As the 2024 academic year gets under way, the Western Cape Department of Education (WCED) has come under fire for its unplaced learner crisis, as civic organisations dismissed budget constraints as a valid excuse, citing the need for effective planning and upholding its constitutional obligations.
In a statement, the WCED said it was “fighting to place learners despite massive budget cut(s)” adding that they had received 609 new applications in the first 10 days of January 2024, and was still busy placing 2 636 Grade 1 and 8 learners.
Parents for Equal Education SA (Peesa) founder Vanessa le Roux said the placement crisis is not new.
“Each and every year we have to deal with all the lies this department is feeding the public, they are the biggest contributing factor to many drop-outs, because they don’t provide education for all. Each and every year they play around with numbers, and hope we can't come to the conclusion that they just blatantly lie, or realise that the crisis deepens every year.
“Our Constitution never said they should provide basic education if the budget allows them to. The Constitution says they must provide basic education for each and every child in this province, and we allow (them) to hide behind budget cuts,” said Le Roux.
Equal Education Law Centre’s, Tshego Phala said: “The WCED has traditionally alluded to budget constraints when addressing their failure to place learners. This year has proven to be no exception. Building schools is a long-term solution that necessitates proper budget planning. Due to a lack of effective planning, the WCED has consistently failed to address learner placement for years. Budget cuts and austerity measures on the part of National Treasury has also had a huge impact on this situation. The WCED must proactively address challenges of learner placement, with both short-term and long-term solutions. There are existing legislative mechanisms, such as section 3(4) of the South African Schools Act, that require MECs to report to the Basic Education Minister on their inability to ensure enough school places. This provision exists to ensure that the Department of Basic Education, in collaboration with the provincial education departments, devise plans to ensure enough school places for learners. This could include addressing the budget issues.”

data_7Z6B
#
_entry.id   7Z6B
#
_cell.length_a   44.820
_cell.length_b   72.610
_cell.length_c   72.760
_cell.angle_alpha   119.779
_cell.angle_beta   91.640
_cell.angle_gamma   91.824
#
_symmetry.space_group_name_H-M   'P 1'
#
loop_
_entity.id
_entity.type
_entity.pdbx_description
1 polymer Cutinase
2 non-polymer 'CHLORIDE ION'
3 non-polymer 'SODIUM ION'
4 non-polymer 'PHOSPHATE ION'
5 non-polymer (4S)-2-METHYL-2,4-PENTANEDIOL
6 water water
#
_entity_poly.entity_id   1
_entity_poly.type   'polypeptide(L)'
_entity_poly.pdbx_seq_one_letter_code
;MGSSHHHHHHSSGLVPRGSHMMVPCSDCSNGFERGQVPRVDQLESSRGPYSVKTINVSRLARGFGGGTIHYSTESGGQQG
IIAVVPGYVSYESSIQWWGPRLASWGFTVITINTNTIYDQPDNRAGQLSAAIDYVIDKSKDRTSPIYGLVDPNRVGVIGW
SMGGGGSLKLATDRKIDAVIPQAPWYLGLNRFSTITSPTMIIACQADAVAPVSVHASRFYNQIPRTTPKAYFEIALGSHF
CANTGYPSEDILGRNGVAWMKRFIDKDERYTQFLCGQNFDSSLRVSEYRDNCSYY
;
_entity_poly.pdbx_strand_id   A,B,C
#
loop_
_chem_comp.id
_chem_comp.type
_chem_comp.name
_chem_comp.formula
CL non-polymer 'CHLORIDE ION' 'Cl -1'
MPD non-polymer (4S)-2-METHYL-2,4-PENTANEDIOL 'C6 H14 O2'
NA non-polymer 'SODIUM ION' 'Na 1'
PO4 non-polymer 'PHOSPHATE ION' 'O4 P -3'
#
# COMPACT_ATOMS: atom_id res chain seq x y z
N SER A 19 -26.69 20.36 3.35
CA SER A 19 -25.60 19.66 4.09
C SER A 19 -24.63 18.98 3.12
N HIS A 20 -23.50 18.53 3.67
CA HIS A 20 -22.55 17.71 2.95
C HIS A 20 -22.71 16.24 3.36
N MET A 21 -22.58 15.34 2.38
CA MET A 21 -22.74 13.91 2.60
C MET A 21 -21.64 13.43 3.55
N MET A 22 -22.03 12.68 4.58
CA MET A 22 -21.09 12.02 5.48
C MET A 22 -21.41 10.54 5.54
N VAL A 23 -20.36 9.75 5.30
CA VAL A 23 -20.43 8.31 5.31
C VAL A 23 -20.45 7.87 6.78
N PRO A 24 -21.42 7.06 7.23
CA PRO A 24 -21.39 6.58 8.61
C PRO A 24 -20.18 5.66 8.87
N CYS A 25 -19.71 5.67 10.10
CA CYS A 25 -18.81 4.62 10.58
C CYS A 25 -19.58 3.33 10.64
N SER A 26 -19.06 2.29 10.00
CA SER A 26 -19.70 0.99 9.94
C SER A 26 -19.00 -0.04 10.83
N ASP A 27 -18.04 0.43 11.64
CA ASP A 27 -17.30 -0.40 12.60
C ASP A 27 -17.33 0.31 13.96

The SAHRC said it would monitor the process carefully to determine if any intervention was required, so that all applicants were treated fairly.
“The WCPO remains available to receive complaints relating to violations of, or threats to the right to education,“ the SAHRC in the province said.
Basic Education Department spokesperson Elijah Mhlanga, said: “The challenges are mainly in the Western Cape and Gauteng due to migration of people to the two provinces. The department has the responsibility of ensuring that every child has a space but parents and caregivers always prefer to take their children to schools closest to them resulting in overcrowding.”
Western Cape Education MEC David Maynier said: “With schools closed, it has been difficult to finalise placement, and once schools open for teachers on Monday, this process will resume.
Our officials and contractors have worked hard throughout the holiday period to ensure that we expand the number of places available for the learners we’ve already received applications for, and to prepare for the expected extremely late applications received since January 1, 2024.
We are building 10 new schools and three replacement schools for learners in the 2024 school year. In addition, classroom expansions are in progress.”